Factual Background

It is reported that the plaintiff’s decedent presented to the defendant primary care physician with complaints of puffy eyes and nasal congestion. He was treated and sent home. A month later, the decedent called the defendant primary care physician and advised he was having difficulty swallowing, after which she referred him to a gastroenterologist. She did not order any other tests. The decedent ultimately underwent diagnostic imaging, which revealed that he had a mass in his chest. The defendant oncologist ultimately diagnosed the plaintiff with a form of lymphoma. After  the decedent’s death, the plaintiff filed a medical malpractice lawsuit against the defendants, arguing that their failure to diagnose the decedent in a timely manner caused the decedent’s harm. The defendants each filed motions for summary judgment, which the court granted in part. The plaintiff appealed.

Medical Malpractice Arising Out of a Delayed Diagnosis

With regard to the claims against the defendant primary care physician, the court noted that the defendant established via her expert report that the treatment she provided the decedent with on the date of his initial visit complied with the standard of care. In return, the plaintiff’s expert failed to raise a triable issue of material fact regarding whether the defendant deviated from the standard of care. Thus, the court affirmed the order granting summary judgment with regard to that issue.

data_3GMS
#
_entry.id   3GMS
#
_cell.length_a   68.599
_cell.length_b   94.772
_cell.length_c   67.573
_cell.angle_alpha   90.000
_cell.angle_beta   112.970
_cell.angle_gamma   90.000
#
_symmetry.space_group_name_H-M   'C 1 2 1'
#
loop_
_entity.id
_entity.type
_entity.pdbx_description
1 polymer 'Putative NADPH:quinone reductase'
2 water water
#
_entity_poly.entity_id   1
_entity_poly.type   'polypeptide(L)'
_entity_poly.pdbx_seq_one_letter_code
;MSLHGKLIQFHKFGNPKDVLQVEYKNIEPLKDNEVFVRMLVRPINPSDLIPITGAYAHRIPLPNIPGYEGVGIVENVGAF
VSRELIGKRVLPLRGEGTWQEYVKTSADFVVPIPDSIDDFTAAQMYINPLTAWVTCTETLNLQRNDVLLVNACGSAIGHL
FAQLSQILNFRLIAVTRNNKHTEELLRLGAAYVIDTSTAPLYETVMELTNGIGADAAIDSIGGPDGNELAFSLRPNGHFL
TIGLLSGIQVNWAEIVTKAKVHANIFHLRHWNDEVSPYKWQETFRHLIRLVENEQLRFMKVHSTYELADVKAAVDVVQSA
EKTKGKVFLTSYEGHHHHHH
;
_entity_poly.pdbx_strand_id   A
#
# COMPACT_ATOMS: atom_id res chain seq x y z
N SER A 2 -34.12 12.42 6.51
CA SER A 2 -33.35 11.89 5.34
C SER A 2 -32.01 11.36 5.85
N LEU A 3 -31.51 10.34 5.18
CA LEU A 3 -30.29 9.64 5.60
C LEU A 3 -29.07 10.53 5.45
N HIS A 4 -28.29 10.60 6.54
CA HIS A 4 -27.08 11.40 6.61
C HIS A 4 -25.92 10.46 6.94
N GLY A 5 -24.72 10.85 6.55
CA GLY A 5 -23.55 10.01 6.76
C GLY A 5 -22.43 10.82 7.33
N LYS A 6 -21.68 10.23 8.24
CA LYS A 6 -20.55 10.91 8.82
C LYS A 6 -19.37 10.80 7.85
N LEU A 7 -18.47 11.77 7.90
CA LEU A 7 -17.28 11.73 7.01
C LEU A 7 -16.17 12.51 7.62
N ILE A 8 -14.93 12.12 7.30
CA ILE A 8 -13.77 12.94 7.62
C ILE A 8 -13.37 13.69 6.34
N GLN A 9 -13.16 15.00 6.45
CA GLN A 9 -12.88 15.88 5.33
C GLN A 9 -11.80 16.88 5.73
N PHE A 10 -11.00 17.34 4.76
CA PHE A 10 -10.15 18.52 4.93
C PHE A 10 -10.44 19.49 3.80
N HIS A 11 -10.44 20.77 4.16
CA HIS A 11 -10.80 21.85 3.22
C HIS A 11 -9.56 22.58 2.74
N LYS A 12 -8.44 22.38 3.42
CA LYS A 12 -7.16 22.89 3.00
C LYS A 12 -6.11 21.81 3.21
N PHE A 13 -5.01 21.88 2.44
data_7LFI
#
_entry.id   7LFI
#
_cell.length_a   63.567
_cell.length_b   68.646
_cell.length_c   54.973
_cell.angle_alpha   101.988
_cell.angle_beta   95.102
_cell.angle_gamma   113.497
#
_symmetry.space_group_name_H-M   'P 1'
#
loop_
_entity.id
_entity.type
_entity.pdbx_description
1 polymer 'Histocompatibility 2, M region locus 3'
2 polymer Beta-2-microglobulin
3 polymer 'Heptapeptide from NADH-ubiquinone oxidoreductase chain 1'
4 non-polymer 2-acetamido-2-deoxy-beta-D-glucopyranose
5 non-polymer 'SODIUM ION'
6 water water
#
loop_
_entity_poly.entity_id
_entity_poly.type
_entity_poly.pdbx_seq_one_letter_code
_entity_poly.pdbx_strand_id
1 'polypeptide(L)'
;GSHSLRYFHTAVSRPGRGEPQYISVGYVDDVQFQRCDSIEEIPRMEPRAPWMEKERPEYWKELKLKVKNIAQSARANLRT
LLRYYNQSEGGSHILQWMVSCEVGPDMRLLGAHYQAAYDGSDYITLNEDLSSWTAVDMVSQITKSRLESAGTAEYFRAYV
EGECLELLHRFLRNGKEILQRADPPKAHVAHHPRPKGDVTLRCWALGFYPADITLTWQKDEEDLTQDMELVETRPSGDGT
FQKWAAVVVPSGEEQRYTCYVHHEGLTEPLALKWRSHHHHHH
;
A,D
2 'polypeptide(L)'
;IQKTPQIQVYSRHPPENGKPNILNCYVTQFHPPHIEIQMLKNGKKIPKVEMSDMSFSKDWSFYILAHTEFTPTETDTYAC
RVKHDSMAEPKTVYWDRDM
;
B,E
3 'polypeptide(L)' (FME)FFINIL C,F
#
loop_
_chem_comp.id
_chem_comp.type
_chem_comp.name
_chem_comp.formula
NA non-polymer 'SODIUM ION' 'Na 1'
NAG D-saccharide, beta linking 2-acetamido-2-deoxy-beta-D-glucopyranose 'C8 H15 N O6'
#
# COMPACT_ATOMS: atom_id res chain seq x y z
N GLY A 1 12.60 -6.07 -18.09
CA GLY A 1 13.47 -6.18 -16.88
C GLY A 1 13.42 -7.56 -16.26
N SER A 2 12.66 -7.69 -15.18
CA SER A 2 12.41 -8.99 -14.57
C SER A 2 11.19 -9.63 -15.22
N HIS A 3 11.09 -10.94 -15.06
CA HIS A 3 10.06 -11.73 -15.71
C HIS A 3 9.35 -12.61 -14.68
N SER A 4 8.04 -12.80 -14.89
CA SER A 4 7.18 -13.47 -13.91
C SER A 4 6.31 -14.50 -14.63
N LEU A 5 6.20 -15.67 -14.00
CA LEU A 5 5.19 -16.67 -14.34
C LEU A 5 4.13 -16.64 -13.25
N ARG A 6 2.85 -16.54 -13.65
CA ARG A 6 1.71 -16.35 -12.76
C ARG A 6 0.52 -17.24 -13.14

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Many times when a person presents to the emergency room of a hospital, multiple doctors will render treatment and care to the person. Thus, if the person subsequently suffers harm because the care provided was inadequate, there may be more than one care provider liable for the person’s harm. If a plaintiff cannot establish that the negligence of an individual defendant proximately caused the plaintiff’s damages, though, the plaintiff’s claims against that defendant will be dismissed. This was demonstrated in a recent case in which the court granted summary judgment to an emergency room physician, ruling that any negligence on behalf of the physician did not harm the plaintiff’s decedent. If you or a loved one sustained harm due to inadequate care in a hospital, it is prudent to consult a trusted Syracuse hospital malpractice attorney to discuss your case.

Factual Background

It is alleged that the plaintiff’s decedent presented to the emergency department of the defendant hospital with complaints of chest pain. He was initially evaluated by the first defendant emergency room physician, who ordered numerous tests. However, she did not order a CT scan, due to the fact that she felt a CT scan should not be conducted until after the decedent’s lab results were returned. The defendant emergency room doctor’s shift ended prior to her receiving the decedent’s lab results.

Reportedly, the decedent’s care was then turned over to the second defendant emergency room physician, who requested a consultation with the defendant cardiologist. The defendant cardiologist performed an aortogram to determine if the decedent had an aortic dissection. No CT scan was performed at that time. The decedent was ultimately discharged with suspected deep venous thrombosis and directed to follow up with a thrombosis clinic in two days. Three days after his discharge, the decedent died of hemopericardium due to a ruptured dissection of the aorta. The plaintiff subsequently filed a lawsuit against the defendants asserting claims of medical malpractice and wrongful death. The defendants filed motions for summary judgment. Continue reading